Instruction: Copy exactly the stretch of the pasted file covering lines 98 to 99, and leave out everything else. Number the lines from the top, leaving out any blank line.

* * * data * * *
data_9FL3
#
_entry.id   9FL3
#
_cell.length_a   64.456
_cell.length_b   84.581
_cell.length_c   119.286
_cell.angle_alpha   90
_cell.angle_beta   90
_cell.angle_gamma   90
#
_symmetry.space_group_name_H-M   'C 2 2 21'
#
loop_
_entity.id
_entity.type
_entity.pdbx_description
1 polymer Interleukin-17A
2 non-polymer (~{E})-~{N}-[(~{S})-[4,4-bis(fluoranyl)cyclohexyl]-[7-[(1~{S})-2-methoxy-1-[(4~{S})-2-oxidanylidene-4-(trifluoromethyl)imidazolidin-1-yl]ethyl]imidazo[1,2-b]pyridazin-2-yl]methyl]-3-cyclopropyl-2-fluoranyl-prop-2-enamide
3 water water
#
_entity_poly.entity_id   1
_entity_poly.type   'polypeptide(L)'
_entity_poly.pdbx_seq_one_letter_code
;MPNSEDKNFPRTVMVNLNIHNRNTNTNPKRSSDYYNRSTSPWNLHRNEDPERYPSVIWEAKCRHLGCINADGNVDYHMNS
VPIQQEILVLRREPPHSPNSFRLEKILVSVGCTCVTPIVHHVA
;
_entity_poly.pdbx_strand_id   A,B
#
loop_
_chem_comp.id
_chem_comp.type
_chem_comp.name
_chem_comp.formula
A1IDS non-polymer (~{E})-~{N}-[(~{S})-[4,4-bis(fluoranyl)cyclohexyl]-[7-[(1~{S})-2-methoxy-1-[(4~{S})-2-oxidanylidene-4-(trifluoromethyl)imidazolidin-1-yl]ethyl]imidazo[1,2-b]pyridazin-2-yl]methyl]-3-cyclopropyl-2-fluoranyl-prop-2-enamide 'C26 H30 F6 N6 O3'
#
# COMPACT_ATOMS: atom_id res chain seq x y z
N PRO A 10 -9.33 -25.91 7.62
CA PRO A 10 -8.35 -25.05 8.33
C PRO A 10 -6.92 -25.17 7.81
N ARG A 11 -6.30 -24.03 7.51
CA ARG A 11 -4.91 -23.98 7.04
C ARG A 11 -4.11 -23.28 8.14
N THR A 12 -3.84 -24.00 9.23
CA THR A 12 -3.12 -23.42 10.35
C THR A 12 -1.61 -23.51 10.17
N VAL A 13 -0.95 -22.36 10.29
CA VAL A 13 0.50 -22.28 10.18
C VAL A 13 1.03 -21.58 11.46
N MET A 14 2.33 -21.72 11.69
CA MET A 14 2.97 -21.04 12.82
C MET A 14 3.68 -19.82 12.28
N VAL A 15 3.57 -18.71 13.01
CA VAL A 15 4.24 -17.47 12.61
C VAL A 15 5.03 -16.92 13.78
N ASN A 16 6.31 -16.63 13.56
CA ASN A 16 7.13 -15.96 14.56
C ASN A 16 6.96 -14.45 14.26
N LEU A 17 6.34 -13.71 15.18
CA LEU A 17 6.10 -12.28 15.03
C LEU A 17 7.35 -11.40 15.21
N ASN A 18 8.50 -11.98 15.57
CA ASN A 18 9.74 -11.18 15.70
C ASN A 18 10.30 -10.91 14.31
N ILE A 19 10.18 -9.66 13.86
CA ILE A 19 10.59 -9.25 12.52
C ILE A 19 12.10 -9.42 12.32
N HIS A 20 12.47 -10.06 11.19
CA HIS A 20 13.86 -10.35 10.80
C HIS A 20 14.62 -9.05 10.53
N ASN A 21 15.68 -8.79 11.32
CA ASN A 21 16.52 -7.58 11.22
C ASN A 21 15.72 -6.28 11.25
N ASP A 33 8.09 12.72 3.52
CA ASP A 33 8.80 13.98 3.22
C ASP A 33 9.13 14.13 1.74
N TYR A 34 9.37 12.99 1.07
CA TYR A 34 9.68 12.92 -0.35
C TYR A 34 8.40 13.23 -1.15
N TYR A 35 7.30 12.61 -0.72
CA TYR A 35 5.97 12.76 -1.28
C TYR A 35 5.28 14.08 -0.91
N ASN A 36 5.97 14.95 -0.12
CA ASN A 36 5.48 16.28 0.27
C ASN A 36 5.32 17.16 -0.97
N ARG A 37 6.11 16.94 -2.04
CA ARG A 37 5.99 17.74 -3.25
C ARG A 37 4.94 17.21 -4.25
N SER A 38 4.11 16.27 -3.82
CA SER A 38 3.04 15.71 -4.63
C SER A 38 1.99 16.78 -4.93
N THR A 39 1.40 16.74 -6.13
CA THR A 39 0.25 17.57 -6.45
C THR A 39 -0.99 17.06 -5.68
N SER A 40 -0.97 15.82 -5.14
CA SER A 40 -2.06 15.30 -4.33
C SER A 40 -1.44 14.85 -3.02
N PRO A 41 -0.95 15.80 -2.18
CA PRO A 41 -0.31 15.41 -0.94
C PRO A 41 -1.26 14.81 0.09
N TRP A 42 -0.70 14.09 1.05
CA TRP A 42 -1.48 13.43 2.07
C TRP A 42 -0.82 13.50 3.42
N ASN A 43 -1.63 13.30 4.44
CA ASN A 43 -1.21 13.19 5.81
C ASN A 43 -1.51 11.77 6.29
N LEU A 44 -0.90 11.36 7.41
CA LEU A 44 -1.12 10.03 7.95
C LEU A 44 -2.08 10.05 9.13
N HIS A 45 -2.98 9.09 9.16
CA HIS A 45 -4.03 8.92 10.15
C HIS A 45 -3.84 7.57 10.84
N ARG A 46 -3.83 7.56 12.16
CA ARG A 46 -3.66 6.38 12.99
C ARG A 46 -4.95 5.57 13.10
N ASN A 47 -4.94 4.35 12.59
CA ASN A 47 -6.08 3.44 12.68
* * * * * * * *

N PRO A 41 -0.95 15.80 -2.18
CA PRO A 41 -0.31 15.41 -0.94